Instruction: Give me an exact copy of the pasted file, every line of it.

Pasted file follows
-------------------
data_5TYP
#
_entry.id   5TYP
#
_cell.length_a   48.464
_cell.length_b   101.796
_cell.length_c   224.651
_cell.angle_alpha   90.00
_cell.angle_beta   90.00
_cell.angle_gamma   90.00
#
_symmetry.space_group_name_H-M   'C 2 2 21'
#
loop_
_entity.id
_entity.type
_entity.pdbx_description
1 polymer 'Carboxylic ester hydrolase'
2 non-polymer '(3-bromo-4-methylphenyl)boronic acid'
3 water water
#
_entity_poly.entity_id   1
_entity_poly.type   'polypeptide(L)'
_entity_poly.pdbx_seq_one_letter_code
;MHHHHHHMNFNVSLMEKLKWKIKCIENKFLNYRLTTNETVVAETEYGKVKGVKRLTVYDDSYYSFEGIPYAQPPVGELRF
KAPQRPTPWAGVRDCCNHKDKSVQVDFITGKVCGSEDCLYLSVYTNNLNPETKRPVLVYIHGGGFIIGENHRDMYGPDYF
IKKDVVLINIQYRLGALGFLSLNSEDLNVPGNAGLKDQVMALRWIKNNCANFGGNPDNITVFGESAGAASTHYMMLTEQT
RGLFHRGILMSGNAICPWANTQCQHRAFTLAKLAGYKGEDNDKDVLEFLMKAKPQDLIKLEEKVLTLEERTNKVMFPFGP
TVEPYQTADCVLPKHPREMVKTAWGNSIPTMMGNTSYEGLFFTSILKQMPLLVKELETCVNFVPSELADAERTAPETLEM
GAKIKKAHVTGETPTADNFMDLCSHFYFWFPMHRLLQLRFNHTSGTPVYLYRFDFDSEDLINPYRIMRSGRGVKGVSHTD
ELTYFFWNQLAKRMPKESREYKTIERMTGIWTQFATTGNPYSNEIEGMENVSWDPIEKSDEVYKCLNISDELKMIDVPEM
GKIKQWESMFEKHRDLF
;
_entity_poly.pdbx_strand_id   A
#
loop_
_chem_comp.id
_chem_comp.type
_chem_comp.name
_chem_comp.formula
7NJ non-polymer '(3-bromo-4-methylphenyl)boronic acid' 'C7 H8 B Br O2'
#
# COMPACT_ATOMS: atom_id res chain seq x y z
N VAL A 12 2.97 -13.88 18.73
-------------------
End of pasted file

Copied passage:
data_5TYP
#
_entry.id   5TYP
#
_cell.length_a   48.464
_cell.length_b   101.796
_cell.length_c   224.651
_cell.angle_alpha   90.00
_cell.angle_beta   90.00
_cell.angle_gamma   90.00
#
_symmetry.space_group_name_H-M   'C 2 2 21'
#
loop_
_entity.id
_entity.type
_entity.pdbx_description
1 polymer 'Carboxylic ester hydrolase'
2 non-polymer '(3-bromo-4-methylphenyl)boronic acid'
3 water water
#
_entity_poly.entity_id   1
_entity_poly.type   'polypeptide(L)'
_entity_poly.pdbx_seq_one_letter_code
;MHHHHHHMNFNVSLMEKLKWKIKCIENKFLNYRLTTNETVVAETEYGKVKGVKRLTVYDDSYYSFEGIPYAQPPVGELRF
KAPQRPTPWAGVRDCCNHKDKSVQVDFITGKVCGSEDCLYLSVYTNNLNPETKRPVLVYIHGGGFIIGENHRDMYGPDYF
IKKDVVLINIQYRLGALGFLSLNSEDLNVPGNAGLKDQVMALRWIKNNCANFGGNPDNITVFGESAGAASTHYMMLTEQT
RGLFHRGILMSGNAICPWANTQCQHRAFTLAKLAGYKGEDNDKDVLEFLMKAKPQDLIKLEEKVLTLEERTNKVMFPFGP
TVEPYQTADCVLPKHPREMVKTAWGNSIPTMMGNTSYEGLFFTSILKQMPLLVKELETCVNFVPSELADAERTAPETLEM
GAKIKKAHVTGETPTADNFMDLCSHFYFWFPMHRLLQLRFNHTSGTPVYLYRFDFDSEDLINPYRIMRSGRGVKGVSHTD
ELTYFFWNQLAKRMPKESREYKTIERMTGIWTQFATTGNPYSNEIEGMENVSWDPIEKSDEVYKCLNISDELKMIDVPEM
GKIKQWESMFEKHRDLF
;
_entity_poly.pdbx_strand_id   A
#
loop_
_chem_comp.id
_chem_comp.type
_chem_comp.name
_chem_comp.formula
7NJ non-polymer '(3-bromo-4-methylphenyl)boronic acid' 'C7 H8 B Br O2'
#
# COMPACT_ATOMS: atom_id res chain seq x y z
N VAL A 12 2.97 -13.88 18.73